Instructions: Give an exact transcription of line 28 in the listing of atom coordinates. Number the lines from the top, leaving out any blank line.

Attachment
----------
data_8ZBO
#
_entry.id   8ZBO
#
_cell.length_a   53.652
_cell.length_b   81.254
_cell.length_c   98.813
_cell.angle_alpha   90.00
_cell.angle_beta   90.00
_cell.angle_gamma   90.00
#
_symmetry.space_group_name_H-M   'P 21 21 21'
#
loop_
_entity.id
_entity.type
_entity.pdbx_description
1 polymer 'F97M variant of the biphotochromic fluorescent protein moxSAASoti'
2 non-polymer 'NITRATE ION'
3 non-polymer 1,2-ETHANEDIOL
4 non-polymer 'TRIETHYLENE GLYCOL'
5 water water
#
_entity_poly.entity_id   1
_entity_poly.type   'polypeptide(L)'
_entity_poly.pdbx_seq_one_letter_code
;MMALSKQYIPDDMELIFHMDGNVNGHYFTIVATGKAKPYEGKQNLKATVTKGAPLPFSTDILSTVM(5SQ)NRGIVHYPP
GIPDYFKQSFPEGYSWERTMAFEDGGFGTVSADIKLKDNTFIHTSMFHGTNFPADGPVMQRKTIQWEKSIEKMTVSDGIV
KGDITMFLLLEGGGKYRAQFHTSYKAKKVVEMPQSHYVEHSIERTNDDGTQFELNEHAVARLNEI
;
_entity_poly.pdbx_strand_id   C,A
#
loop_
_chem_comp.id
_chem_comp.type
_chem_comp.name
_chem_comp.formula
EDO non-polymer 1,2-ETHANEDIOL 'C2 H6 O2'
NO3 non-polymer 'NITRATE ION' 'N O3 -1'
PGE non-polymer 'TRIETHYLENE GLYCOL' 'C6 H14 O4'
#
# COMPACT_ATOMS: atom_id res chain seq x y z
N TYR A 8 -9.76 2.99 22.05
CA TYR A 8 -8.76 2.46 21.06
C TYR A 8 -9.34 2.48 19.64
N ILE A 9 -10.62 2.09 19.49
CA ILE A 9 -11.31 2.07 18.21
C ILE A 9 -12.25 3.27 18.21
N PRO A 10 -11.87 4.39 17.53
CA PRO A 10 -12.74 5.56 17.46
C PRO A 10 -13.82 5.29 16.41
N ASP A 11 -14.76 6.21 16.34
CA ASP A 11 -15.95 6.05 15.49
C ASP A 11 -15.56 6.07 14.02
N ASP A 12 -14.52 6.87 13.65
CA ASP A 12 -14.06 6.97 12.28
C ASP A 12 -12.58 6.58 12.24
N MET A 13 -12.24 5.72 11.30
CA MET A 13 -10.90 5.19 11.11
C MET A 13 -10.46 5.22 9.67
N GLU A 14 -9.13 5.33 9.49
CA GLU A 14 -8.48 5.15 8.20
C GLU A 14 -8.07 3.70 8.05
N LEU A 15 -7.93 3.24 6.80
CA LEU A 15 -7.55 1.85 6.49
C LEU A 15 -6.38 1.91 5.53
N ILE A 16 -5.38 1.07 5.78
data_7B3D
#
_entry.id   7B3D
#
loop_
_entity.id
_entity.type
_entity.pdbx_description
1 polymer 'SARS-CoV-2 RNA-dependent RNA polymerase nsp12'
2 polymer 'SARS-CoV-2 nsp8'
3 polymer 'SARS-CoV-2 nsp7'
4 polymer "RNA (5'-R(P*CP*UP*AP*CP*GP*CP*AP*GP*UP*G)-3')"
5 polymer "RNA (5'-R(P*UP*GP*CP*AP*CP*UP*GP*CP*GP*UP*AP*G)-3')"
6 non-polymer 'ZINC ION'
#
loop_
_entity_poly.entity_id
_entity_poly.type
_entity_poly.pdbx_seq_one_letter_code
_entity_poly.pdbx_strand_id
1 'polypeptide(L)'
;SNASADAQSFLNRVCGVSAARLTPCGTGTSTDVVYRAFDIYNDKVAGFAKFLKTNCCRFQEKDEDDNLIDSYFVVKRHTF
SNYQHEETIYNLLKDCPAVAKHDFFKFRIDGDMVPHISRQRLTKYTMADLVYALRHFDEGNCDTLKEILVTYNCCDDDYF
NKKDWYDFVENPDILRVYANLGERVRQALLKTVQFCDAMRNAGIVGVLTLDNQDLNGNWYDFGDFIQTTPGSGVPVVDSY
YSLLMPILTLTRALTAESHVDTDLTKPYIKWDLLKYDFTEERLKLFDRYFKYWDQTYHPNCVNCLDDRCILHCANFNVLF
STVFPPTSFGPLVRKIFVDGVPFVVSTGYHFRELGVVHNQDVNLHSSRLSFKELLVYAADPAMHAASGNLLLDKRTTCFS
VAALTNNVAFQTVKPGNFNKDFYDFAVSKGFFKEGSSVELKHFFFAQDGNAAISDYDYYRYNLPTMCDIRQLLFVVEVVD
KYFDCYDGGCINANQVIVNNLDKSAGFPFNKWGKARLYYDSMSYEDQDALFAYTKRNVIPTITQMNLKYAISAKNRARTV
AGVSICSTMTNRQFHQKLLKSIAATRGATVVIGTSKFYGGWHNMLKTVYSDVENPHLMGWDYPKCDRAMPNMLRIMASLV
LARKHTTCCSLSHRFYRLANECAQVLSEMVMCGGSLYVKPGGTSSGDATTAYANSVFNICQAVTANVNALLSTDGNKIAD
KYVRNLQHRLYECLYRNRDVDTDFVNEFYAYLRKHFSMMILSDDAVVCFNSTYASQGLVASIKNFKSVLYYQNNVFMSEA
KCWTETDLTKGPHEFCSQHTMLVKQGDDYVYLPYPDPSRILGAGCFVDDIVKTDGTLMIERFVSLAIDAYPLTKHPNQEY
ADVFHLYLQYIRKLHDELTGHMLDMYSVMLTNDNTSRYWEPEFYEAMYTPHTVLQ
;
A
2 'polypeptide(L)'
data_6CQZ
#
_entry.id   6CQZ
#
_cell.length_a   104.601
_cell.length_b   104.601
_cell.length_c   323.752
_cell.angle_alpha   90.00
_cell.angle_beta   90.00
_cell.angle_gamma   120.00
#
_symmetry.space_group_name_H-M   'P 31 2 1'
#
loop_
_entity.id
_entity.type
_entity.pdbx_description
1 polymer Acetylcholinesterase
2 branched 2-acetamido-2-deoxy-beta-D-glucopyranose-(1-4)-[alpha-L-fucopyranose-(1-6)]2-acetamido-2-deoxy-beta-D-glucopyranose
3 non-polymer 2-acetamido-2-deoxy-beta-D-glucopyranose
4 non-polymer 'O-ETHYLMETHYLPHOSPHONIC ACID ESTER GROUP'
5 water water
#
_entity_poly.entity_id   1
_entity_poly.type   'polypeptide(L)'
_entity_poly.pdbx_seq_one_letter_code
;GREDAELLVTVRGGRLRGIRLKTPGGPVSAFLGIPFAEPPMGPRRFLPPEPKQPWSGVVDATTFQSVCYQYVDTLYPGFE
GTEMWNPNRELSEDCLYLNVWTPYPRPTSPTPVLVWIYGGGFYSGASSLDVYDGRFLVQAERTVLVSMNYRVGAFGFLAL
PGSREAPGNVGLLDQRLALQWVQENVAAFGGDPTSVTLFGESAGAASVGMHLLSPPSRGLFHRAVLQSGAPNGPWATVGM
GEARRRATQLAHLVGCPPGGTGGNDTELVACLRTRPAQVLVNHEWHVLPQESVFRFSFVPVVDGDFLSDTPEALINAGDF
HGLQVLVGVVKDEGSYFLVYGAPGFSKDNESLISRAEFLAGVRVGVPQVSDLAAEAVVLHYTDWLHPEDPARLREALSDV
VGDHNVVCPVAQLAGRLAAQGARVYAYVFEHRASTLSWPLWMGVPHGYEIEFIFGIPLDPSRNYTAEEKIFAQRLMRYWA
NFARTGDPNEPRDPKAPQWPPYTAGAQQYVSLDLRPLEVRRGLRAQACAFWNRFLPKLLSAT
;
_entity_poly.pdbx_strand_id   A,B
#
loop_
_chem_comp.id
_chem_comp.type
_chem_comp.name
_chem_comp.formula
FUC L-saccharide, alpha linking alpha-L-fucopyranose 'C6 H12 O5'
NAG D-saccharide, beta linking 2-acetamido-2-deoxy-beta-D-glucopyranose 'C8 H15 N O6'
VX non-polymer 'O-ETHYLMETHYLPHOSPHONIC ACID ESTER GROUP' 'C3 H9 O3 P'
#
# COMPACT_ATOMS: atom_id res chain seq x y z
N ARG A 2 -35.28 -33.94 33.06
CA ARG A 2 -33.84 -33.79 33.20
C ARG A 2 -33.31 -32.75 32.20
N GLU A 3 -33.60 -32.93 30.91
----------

GIPDYFKQSFPEGYSWERTMAFEDGGFGTVSADIKLKDNTFIHTSMFHGTNFPADGPVMQRKTIQWEKSIEKMTVSDGIV